into a more linear range so as to reduce distortion.

On FETs, bias is a small direct voltage applied to the gate to move the operating point of the device
into a more linear range so as to reduce distortion.

One bipolar transistor, bias is a small direct current applied to the base to move the operating point
of the device into a more linear range so as to reduce distortion.

6. Circuit : The complete path of an electric current. A group of electrical components connected
together to perform some function.

7. Circuit symbol : Used in a schematic diagram as a graphic representation of a specific type of


electronic device.

8. Conductor : Any material that easily allows the flow of electricity. Metals are good conductors.
Such materials conduct electricity because electrons can move from one atom of a conductor to the
next, forming an electric current.

9. CMOS (Complementary MOSFET) : A combination of an N-channel and a P-channel MOSFET


in a single switching circuit. This circuit features very low power dissipation and the effective
elimination of an external load resistor. The device responds to a digital pulse at its input by turning
one section of the device ON and the other OFF, causing the turned OFF section to act as its high-
resistance load. When the input pulse reverts to zero, the state of the two sections of the device are
reversed.

10. Diode : A semiconductor device with two terminals, typically allowing the flow of current in one
direction only.

11. Direct Current [DC] : A current that flows in one direction only.

12. DC Voltage : Direct current voltage, meaning direct voltage that is one directional and basically
constant in amplitude.

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13. Drain : The output terminal of a JFET or MOSFET.

14. Dual In-Line Package [DIP] : An IC package having two parallel rows of performed leads which
contains an integrated circuit. DIP packages are available in a number of lengths and widths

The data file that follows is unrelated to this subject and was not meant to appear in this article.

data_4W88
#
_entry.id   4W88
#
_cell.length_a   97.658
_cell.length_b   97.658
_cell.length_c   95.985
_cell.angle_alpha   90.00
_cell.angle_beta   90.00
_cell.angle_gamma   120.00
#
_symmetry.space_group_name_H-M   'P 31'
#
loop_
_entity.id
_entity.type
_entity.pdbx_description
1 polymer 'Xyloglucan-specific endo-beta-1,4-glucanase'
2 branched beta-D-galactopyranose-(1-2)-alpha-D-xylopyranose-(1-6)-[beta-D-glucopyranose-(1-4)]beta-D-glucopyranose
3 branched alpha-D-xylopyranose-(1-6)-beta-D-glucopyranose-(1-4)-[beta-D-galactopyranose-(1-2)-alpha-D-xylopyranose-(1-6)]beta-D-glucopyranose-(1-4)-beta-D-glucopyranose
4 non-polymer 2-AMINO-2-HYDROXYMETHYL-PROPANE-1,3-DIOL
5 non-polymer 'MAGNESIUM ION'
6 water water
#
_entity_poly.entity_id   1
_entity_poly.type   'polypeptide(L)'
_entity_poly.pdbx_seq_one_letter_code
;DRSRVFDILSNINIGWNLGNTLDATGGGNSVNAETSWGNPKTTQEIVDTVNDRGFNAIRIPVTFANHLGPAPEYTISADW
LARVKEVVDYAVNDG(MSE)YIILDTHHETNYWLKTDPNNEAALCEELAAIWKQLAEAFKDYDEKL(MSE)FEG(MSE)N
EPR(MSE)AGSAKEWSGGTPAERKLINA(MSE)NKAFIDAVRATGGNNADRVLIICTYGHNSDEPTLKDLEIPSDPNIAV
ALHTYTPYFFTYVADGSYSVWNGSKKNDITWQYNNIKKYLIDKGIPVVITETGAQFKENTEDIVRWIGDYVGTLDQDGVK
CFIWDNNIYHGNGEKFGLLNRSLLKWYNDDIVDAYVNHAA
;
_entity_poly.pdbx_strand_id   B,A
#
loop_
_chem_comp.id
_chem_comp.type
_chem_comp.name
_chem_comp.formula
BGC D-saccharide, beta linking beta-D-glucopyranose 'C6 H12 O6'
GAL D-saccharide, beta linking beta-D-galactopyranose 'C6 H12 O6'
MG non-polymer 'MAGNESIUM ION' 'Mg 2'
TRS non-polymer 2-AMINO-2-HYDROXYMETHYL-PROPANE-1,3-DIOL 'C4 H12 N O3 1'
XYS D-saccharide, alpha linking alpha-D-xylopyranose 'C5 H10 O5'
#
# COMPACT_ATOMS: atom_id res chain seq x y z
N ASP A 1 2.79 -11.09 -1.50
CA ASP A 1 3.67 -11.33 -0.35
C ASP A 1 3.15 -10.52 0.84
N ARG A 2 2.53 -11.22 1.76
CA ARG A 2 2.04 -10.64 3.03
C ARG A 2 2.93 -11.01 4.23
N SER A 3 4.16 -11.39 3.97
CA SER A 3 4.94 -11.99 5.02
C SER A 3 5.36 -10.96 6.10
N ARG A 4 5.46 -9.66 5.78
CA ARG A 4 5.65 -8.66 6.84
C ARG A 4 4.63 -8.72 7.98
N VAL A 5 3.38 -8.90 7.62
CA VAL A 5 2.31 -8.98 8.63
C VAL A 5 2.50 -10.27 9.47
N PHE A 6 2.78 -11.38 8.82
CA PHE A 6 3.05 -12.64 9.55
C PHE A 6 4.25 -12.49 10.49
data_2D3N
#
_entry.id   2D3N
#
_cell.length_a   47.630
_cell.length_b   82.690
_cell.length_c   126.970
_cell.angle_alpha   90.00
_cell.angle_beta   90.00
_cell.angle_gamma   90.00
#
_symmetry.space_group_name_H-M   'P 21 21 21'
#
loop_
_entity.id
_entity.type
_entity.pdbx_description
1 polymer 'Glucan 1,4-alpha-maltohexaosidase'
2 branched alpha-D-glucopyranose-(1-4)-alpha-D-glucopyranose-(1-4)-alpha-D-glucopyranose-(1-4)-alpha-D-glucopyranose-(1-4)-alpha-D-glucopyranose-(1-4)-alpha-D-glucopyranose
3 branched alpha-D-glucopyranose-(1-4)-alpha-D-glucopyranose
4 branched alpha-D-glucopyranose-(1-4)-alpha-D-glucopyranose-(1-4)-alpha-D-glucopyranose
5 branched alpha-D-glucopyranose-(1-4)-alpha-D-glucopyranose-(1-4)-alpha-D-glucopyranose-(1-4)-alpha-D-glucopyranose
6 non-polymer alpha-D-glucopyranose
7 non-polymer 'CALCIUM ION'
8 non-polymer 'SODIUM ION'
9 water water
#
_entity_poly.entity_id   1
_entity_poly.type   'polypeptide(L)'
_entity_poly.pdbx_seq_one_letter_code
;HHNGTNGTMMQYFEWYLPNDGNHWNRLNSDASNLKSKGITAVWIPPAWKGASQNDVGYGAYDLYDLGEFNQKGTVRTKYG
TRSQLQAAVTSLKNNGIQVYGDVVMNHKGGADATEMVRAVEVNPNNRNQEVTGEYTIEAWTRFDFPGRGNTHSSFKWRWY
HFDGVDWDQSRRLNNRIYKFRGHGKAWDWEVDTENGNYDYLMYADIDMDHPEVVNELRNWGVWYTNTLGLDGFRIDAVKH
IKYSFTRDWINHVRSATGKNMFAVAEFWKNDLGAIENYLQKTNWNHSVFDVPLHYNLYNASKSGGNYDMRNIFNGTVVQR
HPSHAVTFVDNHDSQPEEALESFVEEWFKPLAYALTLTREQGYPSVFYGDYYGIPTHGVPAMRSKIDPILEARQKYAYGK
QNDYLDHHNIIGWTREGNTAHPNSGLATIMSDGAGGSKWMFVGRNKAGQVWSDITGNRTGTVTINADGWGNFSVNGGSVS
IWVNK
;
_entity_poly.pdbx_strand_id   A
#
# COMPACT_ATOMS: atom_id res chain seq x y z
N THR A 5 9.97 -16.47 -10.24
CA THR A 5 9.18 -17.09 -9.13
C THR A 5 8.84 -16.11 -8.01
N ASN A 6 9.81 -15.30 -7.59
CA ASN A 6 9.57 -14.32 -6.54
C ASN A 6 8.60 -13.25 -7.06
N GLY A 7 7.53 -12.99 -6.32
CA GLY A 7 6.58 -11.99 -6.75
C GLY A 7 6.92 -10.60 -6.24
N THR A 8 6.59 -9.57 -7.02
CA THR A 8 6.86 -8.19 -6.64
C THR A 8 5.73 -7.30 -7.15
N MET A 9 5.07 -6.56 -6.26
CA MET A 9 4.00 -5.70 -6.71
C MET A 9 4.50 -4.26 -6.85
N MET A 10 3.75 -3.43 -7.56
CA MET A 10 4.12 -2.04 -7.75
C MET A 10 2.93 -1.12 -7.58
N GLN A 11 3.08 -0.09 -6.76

depending on the amount of leads required and the complexity of the IC.

15. Electric Circuit : Path followed by electrons from a power source (generator or battery) through an
external line (including devices that use the electricity) and returning through another line to the
source.

16. Electric Current : The flow of electrons.

17. Field Effect Transistor (FET) : A particular type of transistor, an FET behaves in a similar
fashion to a triode (tube). There are actually several types of FETs, a common one in the pro audio
world being the MOSFET (Metal Oxide Field Effect Transistor). FETs have a high input
impedance, and respond in a linear fashion. This makes them ideal for condenser microphone
preamps, as well as for certain power amplifier designs.

18. Gate : The input or control terminal of an SCR, TRIAC, JFET or MOSFET.

19. Input : The current, voltage, power, or driving force applied to a circuit or device.

20. JFET (Junction Field-Effect Transistor) : A three-terminal semiconductor device constructed


with a PN junction at its input and a conducting channel as the output section. The PN junction of
the input section is reverse biased to provide an extremely high input resistance. It is generally
utilized in a high-input resistance, linear amplifier circuit.

21. Multi-Turn Potentiometer : A variable resistor or Potentiometer that requires more than one turn
to move from least value to full resistance.

22. Patch Cord : A cable used to connect two pieces of electrical equipment together.

23. Potential Difference : The voltage between two points.

24. Potentiometer : A variable resistor, used as a volume control or a position sensor in servo-systems,
having a terminal connected to each end of a resistive element and a third terminal connected to a
wiper contact. The output is a voltage that is variable depending upon the position of the wiper
contact. The potentiometer is commonly referred to as a variable voltage divider. It, in effect,
converts mechanical information into an electrical signal.

25. Resistance : The opposition a device or material offers to the flow of current. The effect of
resistance is to raise the temperature of the material or device carrying the current. A circuit element